Virgil Griffith

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Virgil Griffith
Occupation Research Scientist
Employer Ethereum
Location Singapore
Personal Twitter @virgilgr
LinkedIn Profile
Website Griffith's Personal Page

Virgil Griffith is an American hacker and cryptocurrency enthusiast. A resident of Singapore at the time, Griffith is best known for his arrest by U.S. authorities on Thanksgiving 2019 at Los Angeles airport as he returned to the U.S. He was after giving a talk at a conference in North Korea in which he explained how to use cryptocurrency and blockchain technology to launder money, according to U.S. federal investigators.[1]


Griffith attended the University of Alabama from 2002 to 2004. He left before finishing his education there after he was sued by Blackboard, Inc. for exploiting security flaws in a computer program used by the University to administer campus ID cards, then attempting to present his findings at a conference in Atlanta, GA. The case ended with both parties settling out of court. Griffith also invented a data-mining tool called a WikiScanner, which showed the user which users made edits to a Wikipedia entry, which he did in order to combat the spread of propaganda on Wikipedia articles. He received a PhD in Philosophy from Caltech in 2014. In a 2008 interview with the New York Times, he said that he aspired to "create minor public-relations disasters" for organizations he disliked. He later became a research scientist for the Ethereum Foundation.[2][3] Griffith is an avid poster on social media, though the sincerity of some of his posts is questionable. On his personal Twitter page, he declares that "a high proportion of my tweets will be trolling and sh*tposting."[4]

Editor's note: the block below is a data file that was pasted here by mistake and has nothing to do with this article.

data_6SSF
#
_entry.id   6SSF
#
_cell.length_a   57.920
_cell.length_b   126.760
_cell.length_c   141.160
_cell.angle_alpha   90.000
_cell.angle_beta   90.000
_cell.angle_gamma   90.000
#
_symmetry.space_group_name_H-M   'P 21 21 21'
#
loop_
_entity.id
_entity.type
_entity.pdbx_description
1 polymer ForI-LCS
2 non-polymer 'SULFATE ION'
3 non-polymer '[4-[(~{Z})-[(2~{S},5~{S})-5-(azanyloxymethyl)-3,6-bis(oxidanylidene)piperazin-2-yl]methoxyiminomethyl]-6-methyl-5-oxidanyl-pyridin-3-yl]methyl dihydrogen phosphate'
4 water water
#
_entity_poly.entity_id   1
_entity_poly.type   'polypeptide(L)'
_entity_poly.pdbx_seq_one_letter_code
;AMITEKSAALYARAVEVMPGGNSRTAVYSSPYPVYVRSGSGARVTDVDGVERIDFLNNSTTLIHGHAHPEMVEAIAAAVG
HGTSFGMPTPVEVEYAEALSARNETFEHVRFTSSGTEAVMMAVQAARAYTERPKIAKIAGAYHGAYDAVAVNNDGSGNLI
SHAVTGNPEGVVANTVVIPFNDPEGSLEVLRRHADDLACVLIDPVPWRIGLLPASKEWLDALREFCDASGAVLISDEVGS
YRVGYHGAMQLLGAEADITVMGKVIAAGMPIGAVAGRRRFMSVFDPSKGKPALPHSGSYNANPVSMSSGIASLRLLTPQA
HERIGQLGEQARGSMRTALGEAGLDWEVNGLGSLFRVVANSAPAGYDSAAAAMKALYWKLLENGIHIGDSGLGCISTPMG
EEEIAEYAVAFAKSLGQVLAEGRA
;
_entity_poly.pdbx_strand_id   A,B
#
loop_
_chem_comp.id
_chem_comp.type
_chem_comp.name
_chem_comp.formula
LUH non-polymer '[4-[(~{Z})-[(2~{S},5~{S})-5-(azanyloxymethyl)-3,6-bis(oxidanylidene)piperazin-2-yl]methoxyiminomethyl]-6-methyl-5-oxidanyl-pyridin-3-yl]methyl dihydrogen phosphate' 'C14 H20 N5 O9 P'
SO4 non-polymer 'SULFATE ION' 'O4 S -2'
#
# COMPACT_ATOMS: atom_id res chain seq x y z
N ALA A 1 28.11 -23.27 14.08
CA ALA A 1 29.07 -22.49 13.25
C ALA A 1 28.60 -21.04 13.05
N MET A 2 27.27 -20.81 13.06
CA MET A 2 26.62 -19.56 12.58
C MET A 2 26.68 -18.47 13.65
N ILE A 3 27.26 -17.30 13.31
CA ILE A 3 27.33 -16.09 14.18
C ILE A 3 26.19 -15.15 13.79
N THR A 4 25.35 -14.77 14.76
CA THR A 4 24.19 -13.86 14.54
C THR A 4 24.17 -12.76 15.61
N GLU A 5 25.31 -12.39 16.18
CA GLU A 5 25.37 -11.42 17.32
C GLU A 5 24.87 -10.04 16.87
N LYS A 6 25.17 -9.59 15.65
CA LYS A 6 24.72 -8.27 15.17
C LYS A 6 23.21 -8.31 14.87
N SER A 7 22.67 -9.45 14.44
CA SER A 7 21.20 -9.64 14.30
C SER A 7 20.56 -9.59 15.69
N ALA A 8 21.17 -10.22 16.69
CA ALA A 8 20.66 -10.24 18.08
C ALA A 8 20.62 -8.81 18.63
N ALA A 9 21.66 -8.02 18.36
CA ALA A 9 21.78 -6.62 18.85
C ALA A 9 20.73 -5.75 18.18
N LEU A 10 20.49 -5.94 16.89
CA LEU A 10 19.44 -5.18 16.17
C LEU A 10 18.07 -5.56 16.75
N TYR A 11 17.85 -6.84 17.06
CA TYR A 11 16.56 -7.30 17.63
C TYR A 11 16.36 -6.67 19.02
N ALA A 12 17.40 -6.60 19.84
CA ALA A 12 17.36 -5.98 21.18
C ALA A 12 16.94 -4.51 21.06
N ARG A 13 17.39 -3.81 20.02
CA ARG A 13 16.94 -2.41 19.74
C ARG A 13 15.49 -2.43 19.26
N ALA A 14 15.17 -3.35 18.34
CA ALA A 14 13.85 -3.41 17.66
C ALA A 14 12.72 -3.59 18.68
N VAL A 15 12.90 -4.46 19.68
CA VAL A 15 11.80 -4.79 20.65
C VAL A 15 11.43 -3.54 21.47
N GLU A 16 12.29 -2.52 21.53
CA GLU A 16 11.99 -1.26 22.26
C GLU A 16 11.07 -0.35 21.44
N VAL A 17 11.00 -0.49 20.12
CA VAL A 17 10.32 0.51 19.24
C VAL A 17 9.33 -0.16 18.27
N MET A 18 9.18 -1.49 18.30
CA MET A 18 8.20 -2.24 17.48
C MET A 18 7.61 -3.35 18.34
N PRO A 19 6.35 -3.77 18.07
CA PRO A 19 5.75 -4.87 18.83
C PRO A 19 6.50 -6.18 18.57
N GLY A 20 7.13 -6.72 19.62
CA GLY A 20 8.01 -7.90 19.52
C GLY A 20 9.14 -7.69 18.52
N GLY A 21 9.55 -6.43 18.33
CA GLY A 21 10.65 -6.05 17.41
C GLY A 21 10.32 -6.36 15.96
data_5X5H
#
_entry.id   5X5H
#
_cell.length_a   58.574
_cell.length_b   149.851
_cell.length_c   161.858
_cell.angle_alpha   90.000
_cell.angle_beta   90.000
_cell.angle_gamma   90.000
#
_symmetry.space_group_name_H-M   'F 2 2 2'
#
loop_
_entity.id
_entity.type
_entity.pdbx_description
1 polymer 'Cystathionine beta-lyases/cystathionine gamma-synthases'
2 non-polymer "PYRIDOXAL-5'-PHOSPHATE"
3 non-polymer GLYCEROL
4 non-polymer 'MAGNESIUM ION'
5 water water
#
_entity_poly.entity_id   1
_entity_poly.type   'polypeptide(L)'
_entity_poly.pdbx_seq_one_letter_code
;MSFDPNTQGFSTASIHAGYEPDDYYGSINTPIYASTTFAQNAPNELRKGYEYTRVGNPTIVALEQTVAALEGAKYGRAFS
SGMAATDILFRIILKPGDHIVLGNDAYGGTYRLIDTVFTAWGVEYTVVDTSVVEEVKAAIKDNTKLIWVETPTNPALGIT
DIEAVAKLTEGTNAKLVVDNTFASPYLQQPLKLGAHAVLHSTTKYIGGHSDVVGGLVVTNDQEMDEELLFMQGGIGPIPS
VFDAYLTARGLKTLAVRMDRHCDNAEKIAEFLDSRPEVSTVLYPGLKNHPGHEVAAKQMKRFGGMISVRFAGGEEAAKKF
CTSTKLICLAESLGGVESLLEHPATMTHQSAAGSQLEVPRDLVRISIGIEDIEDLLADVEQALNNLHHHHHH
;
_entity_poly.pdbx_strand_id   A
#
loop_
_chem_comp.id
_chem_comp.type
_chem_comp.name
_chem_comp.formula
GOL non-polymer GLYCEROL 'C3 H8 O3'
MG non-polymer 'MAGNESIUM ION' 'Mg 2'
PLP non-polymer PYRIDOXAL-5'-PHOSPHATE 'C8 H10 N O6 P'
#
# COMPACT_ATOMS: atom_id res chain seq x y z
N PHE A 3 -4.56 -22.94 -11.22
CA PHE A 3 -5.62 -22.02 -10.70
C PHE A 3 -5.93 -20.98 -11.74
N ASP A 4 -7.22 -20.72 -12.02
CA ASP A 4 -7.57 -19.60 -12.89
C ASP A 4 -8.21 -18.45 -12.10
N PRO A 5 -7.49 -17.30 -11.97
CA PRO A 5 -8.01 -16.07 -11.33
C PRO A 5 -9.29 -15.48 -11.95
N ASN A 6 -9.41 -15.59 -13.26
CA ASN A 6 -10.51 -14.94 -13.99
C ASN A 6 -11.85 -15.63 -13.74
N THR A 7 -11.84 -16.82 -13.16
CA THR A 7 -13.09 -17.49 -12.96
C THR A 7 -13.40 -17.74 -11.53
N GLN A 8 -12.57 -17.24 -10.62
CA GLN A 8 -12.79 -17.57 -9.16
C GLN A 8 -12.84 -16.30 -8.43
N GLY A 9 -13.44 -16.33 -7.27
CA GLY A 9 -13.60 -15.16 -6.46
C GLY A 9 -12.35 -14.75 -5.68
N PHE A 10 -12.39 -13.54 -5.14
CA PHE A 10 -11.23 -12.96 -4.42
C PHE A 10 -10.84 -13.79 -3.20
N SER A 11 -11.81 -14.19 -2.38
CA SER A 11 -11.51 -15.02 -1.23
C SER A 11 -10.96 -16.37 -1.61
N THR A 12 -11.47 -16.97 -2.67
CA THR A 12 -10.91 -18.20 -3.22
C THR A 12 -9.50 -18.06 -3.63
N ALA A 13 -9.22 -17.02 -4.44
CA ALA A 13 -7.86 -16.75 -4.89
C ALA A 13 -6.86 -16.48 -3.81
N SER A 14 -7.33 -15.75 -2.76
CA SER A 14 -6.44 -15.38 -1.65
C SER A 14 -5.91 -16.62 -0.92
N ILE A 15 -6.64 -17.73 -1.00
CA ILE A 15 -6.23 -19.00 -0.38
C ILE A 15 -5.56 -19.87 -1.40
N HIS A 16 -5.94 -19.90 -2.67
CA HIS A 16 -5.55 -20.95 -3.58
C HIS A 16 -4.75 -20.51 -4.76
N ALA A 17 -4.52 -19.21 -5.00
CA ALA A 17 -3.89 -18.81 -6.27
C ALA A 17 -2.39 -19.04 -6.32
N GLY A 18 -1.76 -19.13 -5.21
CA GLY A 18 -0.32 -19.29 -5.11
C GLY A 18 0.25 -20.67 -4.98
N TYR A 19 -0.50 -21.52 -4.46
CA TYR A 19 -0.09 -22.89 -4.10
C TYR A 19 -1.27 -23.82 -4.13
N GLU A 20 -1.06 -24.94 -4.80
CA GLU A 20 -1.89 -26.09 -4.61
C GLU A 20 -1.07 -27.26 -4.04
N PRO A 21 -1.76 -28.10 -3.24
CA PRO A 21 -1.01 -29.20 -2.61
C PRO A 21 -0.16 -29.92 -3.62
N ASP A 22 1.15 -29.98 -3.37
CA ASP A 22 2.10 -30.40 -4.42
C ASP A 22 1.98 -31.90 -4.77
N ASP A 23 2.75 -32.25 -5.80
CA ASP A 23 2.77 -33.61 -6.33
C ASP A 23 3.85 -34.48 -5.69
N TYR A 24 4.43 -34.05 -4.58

North Korea

Griffith seems to have had a fascination with North Korea, evidenced by several posts he made on social media.[5][6] In 2019, Griffith flew to North Korea by way of China, circumventing U.S. travel restrictions. He allegedly gave a speech at a conference in Pyongyang in which he explained to the audience that it was possible to launder money using cryptocurrency and blockchain technology. He was arrested at Los Angeles International Airport on Thanksgiving 2019 and charged with conspiring to violate the International Emergency Economic Powers Act.[7][8]

Transferred to a prison in New York, Griffith was originally denied bail by the federal court for the southern district of New York. At a motion hearing to reverse the denial of bail, Judge Broderick told Griffith, "Laws in this country are not suggestions." After hearing evidence indicating that Griffith is likely to comply with the court's restrictions, Broderick ordered that Griffith be released to his parents' custody in Alabama against $1 million in bail.[9]

Griffith, wearing a gray suit, appeared in federal court and pleaded not guilty to the one charge of conspiracy to violate the International Emergency Economic Powers Act on Thursday on January 30.[10]